Gov. Earl Ray Tomblin today met with U.S. Environmental Protection Agency (EPA) Administrator Gina McCarthy to provide an update on the West Virginia Department of Environmental Protection's (WVDEP) remediation efforts and the state's continued recovery following the January 9 Elk River chemical spill.
"Since January 9, we have been working day-in, day-out to ensure public health and safety for the 300,000 West Virginians affected by the Elk River chemical spill," Gov. Tomblin said. "This event is not only a significant public health issue, but also an environmental and economic development issue. I am grateful for the help from the EPA and our federal partners who have provided us with guidance and who have been with us every step of the way."
During the meeting, the Governor also shared recommendations for establishing carbon dioxide emission guidelines for existing power plants.
"We understand the importance of environmental stewardship and are committed to preserving our state's beauty for generations to enjoy," Gov. Tomblin said. "We also understand the importance of a hard day's work, but up to this point, I believe there has not been sufficient consideration of the real life adverse consequences of economically unfeasible greenhouse gas regulations on West Virginia and many other states. An unreasonable regulatory structure could destabilize our once reliable power grid, increase energy costs to vulnerable ratepayers, further burden industrial employers, and devastate coal mining families and communities."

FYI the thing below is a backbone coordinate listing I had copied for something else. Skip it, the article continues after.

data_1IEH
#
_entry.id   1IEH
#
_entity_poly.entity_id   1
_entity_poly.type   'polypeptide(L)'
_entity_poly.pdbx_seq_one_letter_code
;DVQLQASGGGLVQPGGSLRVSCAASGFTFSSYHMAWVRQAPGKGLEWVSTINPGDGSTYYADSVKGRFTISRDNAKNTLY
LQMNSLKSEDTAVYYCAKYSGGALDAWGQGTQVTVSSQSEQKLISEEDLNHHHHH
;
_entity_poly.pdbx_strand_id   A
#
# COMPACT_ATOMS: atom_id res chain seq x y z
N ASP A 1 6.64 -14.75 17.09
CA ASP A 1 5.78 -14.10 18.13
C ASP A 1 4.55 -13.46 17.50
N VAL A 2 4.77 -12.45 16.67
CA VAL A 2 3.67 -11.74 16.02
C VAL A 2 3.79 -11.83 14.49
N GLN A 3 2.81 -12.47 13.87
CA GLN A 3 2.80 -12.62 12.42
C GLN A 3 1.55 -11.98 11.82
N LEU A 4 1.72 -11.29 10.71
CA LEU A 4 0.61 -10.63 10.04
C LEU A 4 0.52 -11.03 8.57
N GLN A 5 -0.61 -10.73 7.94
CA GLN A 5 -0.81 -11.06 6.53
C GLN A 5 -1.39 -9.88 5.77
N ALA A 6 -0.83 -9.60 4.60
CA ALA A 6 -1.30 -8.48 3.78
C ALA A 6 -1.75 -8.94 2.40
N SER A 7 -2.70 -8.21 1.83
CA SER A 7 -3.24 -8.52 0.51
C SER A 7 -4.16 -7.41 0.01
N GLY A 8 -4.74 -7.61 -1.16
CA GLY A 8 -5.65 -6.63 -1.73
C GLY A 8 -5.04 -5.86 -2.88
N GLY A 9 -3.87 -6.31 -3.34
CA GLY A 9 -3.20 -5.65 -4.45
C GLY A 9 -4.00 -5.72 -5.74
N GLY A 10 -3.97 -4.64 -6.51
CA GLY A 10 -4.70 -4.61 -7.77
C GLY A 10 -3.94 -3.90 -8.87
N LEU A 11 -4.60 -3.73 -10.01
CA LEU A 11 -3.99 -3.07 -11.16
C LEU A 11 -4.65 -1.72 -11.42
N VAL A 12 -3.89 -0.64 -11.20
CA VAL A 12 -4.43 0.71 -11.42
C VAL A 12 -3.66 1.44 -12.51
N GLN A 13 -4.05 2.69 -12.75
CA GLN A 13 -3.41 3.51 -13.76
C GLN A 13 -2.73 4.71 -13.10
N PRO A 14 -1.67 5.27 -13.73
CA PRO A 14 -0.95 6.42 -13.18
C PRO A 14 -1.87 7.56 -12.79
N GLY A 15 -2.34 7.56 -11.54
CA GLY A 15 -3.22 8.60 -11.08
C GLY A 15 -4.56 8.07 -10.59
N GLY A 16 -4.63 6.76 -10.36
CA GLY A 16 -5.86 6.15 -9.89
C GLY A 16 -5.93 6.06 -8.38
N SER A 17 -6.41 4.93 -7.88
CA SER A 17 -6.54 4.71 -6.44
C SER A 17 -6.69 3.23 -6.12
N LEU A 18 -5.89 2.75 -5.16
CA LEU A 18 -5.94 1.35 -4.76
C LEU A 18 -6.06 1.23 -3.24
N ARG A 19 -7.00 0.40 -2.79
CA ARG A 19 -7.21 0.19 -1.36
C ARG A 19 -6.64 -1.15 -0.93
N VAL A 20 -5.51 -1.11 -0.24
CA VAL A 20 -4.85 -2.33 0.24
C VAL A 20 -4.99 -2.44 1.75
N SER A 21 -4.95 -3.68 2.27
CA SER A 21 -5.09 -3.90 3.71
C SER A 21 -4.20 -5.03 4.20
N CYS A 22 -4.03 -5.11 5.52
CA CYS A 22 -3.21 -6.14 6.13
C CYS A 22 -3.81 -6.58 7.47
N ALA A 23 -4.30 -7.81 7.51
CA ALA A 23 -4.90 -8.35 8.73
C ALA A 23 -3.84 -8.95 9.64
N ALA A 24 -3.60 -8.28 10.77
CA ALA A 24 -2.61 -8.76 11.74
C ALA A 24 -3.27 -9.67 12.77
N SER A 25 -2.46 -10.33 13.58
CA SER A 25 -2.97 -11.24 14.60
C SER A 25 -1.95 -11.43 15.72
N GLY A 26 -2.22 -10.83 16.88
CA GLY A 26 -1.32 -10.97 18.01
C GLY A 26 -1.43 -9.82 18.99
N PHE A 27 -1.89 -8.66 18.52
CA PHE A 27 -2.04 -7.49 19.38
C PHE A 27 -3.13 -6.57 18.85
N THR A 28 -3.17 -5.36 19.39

The Governor offered to work with EPA officials in developing reasonable standards that balance the environment and economic opportunity.